The OpenID Foundation has just announced that Facebook’s Luke Shepard will be joining the OpenID board as a corporate member, and that Facebook has made a $50,000 donation to the cause. The news marks the first time Facebook has officially signed on with the campaign, though some of its employees have been actively involved with improving the open standard for some time.
At this point it’s unclear exactly what change this will bring to Facebook. Facebook’s increasingly popular Connect product, which allows users to secure use their Facebook ID’s as logins across over 4,000 sites (including ours), is a closed and proprietary system. But it is also very well designed – members from the Facebook Connect team have given several talks in the hopes of improving the OpenID effort, and are holding an event on the topic next week. From Facebook’s development blog:
As we’ve launched and built Facebook Connect, we’ve been participants in OpenID efforts. One of our user experience experts, Julie Zhuo, presented at the UX Summit in October. Several of our engineers have been participating in meetups, and one of them ran as a community member for a board seat. We’re happy to announce today that we are formalizing our support of the OpenID Foundation by officially joining the board. It is our hope that we can take the success of Facebook Connect and work together with the community to build easy-to-use, safe, open and secure distributed identity frameworks for use across the Web. As a next step in that effort, we will be hosting an OpenID Design Summit next week here at Facebook headquarters in Palo Alto.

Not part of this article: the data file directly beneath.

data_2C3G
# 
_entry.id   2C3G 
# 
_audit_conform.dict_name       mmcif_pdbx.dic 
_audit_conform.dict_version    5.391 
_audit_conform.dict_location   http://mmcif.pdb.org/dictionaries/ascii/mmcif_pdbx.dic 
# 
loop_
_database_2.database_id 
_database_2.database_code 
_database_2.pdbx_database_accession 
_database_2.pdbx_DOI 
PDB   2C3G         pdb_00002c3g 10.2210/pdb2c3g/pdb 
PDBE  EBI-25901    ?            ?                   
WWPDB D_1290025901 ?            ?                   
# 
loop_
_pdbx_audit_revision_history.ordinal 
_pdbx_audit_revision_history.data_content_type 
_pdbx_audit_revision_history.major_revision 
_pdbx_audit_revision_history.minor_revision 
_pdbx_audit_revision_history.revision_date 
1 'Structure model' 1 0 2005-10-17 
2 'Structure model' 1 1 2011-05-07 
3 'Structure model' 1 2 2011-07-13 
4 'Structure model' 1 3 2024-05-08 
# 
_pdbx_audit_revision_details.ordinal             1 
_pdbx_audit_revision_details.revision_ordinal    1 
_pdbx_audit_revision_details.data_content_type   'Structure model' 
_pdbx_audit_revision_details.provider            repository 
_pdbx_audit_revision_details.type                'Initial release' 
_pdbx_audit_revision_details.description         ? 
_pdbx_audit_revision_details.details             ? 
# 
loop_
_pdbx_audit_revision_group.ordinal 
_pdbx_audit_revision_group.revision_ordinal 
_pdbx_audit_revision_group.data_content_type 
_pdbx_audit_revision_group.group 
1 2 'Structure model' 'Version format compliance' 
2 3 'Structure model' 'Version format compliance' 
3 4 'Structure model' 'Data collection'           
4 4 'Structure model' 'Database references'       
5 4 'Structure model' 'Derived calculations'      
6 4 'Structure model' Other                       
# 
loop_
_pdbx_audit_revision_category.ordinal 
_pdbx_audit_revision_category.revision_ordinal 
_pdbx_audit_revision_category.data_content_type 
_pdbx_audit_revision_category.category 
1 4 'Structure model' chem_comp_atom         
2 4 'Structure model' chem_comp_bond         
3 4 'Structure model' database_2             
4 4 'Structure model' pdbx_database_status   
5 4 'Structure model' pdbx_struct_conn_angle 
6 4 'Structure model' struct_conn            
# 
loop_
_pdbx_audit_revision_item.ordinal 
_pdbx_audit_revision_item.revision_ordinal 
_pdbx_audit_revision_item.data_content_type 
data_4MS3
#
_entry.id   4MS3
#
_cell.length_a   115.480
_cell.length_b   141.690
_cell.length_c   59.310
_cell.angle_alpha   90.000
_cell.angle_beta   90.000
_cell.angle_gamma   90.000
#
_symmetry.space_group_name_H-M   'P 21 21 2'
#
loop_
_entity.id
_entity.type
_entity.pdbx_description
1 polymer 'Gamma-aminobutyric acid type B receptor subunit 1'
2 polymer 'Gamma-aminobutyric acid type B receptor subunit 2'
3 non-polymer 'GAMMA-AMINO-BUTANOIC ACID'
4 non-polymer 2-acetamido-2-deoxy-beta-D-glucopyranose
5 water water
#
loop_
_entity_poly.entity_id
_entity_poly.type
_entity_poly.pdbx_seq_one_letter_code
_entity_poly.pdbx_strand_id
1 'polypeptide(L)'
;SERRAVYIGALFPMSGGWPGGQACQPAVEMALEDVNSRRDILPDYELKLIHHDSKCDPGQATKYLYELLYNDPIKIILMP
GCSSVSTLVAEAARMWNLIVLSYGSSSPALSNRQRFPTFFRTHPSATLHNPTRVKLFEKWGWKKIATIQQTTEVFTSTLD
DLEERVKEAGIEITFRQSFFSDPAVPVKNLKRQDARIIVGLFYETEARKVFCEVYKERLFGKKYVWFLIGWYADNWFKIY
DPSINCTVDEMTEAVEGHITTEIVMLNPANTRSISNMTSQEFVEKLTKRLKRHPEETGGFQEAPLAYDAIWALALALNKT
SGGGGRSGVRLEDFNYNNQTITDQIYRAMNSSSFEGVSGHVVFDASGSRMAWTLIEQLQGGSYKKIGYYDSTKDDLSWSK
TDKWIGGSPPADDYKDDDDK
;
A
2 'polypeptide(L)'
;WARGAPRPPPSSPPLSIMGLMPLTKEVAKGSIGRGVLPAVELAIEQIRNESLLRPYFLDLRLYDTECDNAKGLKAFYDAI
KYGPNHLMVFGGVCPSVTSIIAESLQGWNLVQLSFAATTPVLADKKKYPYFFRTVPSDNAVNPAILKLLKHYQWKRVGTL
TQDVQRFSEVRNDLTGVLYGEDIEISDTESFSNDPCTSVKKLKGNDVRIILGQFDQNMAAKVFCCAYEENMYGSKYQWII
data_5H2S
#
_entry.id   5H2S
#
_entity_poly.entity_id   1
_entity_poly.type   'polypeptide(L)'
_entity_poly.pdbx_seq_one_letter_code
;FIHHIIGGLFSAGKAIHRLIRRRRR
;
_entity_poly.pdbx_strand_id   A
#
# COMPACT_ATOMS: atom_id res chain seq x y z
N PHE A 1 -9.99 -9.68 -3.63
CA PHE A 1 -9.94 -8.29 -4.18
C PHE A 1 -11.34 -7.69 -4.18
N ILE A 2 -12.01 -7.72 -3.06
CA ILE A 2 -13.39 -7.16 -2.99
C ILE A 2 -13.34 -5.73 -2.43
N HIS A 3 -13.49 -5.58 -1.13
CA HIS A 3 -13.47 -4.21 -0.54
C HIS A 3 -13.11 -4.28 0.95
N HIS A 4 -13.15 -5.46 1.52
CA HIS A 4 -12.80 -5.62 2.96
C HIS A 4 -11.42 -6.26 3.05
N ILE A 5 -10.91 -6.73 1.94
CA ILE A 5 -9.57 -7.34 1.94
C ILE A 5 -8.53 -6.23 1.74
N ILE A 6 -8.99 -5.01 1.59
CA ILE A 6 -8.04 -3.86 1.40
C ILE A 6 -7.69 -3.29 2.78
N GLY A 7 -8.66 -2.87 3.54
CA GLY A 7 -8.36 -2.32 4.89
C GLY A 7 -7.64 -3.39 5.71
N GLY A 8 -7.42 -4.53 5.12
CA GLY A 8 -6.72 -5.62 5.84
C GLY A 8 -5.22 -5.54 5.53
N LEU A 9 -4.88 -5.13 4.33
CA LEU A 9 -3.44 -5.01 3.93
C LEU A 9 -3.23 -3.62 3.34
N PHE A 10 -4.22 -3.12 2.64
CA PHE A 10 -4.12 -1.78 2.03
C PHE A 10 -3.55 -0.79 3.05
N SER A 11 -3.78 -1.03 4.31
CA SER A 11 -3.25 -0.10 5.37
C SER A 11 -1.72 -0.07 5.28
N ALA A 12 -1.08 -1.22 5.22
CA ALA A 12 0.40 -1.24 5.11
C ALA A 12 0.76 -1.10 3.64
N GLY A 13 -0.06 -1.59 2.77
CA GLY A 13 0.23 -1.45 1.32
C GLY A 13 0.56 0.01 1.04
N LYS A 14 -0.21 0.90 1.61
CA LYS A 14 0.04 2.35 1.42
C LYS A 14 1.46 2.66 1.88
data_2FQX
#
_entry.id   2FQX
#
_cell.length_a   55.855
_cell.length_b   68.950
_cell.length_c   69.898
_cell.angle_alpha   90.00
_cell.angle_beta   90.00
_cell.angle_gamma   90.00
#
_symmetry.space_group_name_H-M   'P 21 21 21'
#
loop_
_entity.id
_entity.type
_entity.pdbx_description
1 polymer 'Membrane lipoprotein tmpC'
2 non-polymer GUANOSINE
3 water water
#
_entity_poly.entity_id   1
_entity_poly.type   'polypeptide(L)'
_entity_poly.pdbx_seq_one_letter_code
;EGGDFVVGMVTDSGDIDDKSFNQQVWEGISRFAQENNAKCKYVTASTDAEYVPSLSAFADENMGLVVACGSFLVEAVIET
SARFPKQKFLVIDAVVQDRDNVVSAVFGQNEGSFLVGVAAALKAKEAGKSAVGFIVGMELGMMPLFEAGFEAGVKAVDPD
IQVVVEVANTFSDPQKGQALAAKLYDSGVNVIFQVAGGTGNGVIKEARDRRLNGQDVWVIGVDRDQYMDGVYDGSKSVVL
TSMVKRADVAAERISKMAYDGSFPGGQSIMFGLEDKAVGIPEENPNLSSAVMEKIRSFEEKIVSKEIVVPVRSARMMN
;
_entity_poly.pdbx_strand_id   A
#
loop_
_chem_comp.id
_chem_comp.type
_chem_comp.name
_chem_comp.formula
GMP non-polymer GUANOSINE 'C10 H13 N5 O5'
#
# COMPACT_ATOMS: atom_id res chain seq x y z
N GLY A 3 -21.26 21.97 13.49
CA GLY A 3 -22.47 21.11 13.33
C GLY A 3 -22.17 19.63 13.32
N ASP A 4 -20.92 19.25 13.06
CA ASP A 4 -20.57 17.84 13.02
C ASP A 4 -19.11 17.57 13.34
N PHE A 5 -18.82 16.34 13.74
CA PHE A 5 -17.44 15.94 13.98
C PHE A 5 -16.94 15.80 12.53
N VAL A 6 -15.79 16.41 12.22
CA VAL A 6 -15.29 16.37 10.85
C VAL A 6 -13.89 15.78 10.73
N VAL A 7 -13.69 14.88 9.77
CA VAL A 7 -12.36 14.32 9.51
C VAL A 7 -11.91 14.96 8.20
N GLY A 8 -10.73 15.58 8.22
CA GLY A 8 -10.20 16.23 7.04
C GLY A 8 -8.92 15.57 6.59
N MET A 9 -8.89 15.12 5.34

Facebook is apparently “building up momentum towards their adoption of OpenID as a standard”, but that too is ambiguous – many companies have signed on as “issuing parties”, meaning they’ll allow their IDs to be used elsewhere. But far fewer have been “accepting parties”, which means that accounts from other sites can be used to log-in to their services. OpenID has long been exploited by major internet brands who have pledged support to the cause (and reaped the positive press), only to put their plans on the backburner indefinitely. That said, even if Facebook doesn’t wind up implementing OpenID, it sounds like they’ll at least help make it a little easier to use.